Saturday, October 4, 2014

In the Dark

Community. It is a word and a concept we hear everywhere. From church, school, the gym, blogs, Facebook, Instagram, Reddit, Google Plus, our workplaces, and yes, our neighborhoods (the original community), we are invited to engage. We have come to understand the many benefits of community. Healthy peer pressure, inspiration, and encouragement can be found there.

 If surrounded by those less gifted than us, we can become leaders, teachers. 

When working alongside our equals, we engage in (hopefully healthy) competition. 

Next to those wiser than ourselves, fire can be ignited, bringing us beyond the places we can reach alone. I hold the belief that community is a natural, necessary element in my life, and I treasure it. Yet I have one thought that gives me pause. 

Recently I reconnected with a friend I was in community with for three years. Having recently relocated, this friend was starting over fresh, without the people who had walked through the fire with him. In less than three months, he had completely changed. His new community was of very different mold, and he morphed to it without question. Without specifying the exact circumstances, just imagine we had been a part of a weight loss group and he had lost 150 pounds. He is now back eating super-sized big macs with fries and a coke, and he dropped his membership to the gym. Imagine my dismay. Community had taken him so far, it seemed. Community had challenged and loved him through pain and trial. But who he was inside remained the same. He worked hard when we could see, and his work produced fruit, but he had been secretly sneaking twinkies. Once away from caring people, he could do whatever he wished without the guilt and inspiration of community. The very pressure that kept him inspired and growing, when removed, seemed to sway him the opposite direction.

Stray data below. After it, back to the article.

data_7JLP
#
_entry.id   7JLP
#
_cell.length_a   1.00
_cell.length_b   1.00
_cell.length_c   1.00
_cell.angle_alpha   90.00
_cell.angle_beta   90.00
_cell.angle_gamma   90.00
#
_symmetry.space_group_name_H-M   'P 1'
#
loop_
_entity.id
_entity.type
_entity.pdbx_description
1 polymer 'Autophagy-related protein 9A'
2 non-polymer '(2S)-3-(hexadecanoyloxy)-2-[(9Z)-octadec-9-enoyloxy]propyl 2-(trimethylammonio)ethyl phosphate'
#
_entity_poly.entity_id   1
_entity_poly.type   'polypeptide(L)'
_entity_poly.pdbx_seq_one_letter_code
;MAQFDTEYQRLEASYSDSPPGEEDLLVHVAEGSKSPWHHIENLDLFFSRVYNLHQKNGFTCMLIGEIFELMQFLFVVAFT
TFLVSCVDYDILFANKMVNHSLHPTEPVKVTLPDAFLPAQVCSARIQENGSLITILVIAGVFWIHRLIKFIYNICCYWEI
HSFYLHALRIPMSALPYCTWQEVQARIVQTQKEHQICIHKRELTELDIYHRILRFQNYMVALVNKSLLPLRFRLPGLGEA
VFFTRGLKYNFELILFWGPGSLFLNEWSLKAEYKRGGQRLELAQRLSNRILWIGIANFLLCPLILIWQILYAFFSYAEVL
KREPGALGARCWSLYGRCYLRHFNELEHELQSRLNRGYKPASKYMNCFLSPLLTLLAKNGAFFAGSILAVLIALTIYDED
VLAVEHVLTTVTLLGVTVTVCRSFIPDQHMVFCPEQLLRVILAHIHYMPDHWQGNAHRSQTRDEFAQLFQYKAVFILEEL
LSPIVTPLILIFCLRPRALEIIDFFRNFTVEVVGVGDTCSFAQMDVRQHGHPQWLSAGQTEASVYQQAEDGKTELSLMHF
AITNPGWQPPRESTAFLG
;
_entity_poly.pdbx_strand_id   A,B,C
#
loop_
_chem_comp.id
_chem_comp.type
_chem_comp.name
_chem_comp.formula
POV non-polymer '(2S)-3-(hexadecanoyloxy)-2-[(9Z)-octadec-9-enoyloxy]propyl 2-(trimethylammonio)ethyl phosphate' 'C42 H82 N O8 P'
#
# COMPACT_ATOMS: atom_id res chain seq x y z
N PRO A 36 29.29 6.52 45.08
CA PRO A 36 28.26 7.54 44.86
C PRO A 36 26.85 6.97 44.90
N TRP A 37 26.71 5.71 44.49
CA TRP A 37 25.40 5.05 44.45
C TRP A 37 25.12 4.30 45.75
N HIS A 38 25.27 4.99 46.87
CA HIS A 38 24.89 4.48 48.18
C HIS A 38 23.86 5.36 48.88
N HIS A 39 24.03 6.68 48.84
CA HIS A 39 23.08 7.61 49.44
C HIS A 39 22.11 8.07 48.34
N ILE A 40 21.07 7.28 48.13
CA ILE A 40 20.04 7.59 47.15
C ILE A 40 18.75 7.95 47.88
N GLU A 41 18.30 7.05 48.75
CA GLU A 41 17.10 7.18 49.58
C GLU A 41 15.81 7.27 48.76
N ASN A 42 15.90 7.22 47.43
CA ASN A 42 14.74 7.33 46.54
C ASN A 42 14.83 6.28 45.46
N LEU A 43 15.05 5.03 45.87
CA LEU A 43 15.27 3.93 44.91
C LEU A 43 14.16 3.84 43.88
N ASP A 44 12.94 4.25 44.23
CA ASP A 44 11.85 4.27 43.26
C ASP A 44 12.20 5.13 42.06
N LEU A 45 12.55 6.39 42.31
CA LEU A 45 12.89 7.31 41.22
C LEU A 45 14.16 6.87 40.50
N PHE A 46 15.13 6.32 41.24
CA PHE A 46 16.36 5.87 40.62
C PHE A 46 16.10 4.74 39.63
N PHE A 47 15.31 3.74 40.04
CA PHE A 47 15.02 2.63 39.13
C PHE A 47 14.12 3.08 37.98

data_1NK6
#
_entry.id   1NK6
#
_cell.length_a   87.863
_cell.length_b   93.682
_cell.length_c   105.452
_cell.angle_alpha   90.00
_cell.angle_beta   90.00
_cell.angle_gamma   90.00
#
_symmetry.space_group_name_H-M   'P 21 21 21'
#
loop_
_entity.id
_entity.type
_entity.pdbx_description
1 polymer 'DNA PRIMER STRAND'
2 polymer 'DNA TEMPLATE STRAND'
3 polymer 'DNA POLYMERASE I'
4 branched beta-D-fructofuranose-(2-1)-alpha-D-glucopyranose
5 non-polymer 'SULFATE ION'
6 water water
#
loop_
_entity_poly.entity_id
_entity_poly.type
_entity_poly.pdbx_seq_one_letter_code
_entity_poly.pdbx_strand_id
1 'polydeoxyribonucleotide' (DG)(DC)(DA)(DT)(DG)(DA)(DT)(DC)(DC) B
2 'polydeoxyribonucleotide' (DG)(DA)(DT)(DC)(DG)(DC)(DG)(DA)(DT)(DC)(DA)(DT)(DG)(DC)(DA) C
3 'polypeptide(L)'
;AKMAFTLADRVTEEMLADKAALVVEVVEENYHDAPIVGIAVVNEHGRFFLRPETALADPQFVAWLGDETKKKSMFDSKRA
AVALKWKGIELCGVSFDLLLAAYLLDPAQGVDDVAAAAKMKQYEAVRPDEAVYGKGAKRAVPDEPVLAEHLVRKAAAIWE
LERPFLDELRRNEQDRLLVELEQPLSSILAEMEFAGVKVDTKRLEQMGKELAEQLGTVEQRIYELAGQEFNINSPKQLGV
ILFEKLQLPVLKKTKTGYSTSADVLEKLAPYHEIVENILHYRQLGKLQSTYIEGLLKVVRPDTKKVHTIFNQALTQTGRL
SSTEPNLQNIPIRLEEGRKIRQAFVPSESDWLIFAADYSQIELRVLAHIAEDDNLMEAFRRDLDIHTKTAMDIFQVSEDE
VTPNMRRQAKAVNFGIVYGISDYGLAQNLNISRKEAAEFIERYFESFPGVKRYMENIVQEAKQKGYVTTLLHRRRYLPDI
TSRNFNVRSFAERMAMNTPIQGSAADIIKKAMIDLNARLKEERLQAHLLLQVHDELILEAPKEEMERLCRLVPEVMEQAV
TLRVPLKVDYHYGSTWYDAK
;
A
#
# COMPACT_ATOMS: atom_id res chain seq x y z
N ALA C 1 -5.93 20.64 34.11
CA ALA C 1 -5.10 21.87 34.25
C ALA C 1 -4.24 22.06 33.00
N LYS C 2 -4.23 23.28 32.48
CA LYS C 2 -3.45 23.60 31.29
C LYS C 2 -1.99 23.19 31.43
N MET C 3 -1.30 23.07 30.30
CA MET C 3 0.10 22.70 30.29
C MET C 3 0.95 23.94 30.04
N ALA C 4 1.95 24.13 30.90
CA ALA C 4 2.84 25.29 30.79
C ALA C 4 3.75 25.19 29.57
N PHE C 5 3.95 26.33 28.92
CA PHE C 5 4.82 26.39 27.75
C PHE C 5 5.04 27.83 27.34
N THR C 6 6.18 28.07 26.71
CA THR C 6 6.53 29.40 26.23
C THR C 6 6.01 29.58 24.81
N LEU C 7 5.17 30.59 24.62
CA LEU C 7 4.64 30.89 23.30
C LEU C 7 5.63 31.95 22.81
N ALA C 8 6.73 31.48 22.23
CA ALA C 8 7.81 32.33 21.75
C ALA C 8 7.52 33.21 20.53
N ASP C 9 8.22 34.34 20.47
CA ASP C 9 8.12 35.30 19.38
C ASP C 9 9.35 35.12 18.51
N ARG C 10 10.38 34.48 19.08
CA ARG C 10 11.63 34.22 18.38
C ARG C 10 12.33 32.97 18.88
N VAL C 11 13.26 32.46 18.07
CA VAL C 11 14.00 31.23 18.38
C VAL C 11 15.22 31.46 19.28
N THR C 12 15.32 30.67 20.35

One of my favorite quotes since childhood is "Character is who you are in the dark." This kept twelve-year-old me walking my bike on the crosswalk and hand signaling my turns, even when no one was there. It makes grown-up me return my shopping cart whether anyone is looking or not. I love my church, neighbors, and friends, and there is plenty I do that is fueled by them. But if that is the depth of my motive, I walk a fine line. I want to be the same in the dark as I am in the light of my community. If there was no Facebook group to post to, would I still play the Minimalism Game? If no one reads this blog, will I still write with care and passion?

Who are you in the dark? Who do you want to be?

Have Peace, & Purge On.


  1. Oh, I like that quote! I often tell the little Ws that integrity is doing the right thing when no one is looking. Similar, bug different. I think I like yours better. :)

  2. I think you are right. Community is a natural, necessary element. The important thing is to chose the right community that helps bring out our best qualities rather than worst. Because everything is hard without support.

    One time my nephew picked up a piece of candy off the ground. He looked at it, realized it was dirty and threw it back on the ground. Kind of an impulse gesture. Made sense right? He didn't put it on the ground to begin with. If he had never picked it up it would have still been there. But then he stopped, backed up, picked it back up, walked over and threw it in the garbage. He never knew anyone was watching him. I told my sis-in-law she has a good kid. Because he does the right thing even when he thinks no one is watching.